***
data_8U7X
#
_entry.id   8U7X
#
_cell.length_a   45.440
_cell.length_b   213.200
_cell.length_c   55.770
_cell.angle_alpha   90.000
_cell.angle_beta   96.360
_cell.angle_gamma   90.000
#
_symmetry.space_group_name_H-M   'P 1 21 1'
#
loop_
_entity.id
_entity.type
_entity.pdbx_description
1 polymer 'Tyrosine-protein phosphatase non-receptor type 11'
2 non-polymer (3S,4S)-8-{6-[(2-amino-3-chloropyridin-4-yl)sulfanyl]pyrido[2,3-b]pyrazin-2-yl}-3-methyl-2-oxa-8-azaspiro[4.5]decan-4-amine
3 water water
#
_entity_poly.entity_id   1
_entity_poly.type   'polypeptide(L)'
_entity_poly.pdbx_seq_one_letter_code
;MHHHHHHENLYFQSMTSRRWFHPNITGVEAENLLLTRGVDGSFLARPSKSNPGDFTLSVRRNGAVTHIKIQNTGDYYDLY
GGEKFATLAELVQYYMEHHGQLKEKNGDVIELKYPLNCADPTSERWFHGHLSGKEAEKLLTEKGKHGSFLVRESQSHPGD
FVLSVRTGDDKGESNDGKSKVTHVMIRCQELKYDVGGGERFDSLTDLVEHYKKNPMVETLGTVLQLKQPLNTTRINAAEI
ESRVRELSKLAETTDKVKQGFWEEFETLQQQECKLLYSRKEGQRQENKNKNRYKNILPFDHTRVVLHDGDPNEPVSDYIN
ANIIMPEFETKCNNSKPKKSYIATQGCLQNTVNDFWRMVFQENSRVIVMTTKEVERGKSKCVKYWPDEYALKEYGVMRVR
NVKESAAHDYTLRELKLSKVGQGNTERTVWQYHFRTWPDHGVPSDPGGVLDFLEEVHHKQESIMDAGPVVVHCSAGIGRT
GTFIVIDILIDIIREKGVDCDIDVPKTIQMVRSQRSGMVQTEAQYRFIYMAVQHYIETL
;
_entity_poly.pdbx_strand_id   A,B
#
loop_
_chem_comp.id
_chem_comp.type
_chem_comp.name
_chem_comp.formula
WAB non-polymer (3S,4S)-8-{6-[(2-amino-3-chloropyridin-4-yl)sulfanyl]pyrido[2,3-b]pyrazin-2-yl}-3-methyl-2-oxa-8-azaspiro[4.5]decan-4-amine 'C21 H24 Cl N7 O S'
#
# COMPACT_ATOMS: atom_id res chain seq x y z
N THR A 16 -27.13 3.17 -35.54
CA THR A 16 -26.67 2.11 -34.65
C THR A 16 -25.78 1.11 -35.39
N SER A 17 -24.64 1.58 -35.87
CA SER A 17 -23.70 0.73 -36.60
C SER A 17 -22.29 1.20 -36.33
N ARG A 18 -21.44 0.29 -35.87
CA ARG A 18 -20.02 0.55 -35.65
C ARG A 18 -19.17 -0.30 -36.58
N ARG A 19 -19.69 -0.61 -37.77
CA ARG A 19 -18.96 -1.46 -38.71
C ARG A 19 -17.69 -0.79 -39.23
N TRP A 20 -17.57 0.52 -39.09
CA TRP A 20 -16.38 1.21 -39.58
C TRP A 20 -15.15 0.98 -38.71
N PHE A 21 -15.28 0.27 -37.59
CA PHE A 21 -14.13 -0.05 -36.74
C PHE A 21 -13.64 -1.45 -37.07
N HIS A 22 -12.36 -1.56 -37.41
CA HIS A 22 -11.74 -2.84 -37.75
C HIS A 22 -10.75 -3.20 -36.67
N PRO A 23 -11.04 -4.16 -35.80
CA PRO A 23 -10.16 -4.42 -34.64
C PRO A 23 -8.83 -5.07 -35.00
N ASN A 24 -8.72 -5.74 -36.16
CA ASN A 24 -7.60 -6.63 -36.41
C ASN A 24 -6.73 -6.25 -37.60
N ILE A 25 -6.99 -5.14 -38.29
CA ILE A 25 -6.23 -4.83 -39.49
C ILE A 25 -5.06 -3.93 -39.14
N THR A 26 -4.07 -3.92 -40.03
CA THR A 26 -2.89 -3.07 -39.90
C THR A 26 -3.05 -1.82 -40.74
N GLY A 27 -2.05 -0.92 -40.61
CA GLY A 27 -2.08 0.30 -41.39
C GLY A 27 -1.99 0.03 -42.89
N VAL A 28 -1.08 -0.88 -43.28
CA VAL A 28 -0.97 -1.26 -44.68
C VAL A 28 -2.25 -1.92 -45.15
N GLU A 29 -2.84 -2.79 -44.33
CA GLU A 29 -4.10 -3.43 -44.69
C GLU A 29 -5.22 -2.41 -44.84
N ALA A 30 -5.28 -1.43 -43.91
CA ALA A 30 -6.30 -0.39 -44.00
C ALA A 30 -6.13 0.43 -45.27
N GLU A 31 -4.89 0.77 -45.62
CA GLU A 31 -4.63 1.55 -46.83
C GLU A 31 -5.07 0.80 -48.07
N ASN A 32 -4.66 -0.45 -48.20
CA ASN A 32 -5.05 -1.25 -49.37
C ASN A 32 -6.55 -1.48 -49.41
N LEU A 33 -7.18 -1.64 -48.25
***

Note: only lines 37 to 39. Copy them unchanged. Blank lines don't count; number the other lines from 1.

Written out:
_chem_comp.type
_chem_comp.name
_chem_comp.formula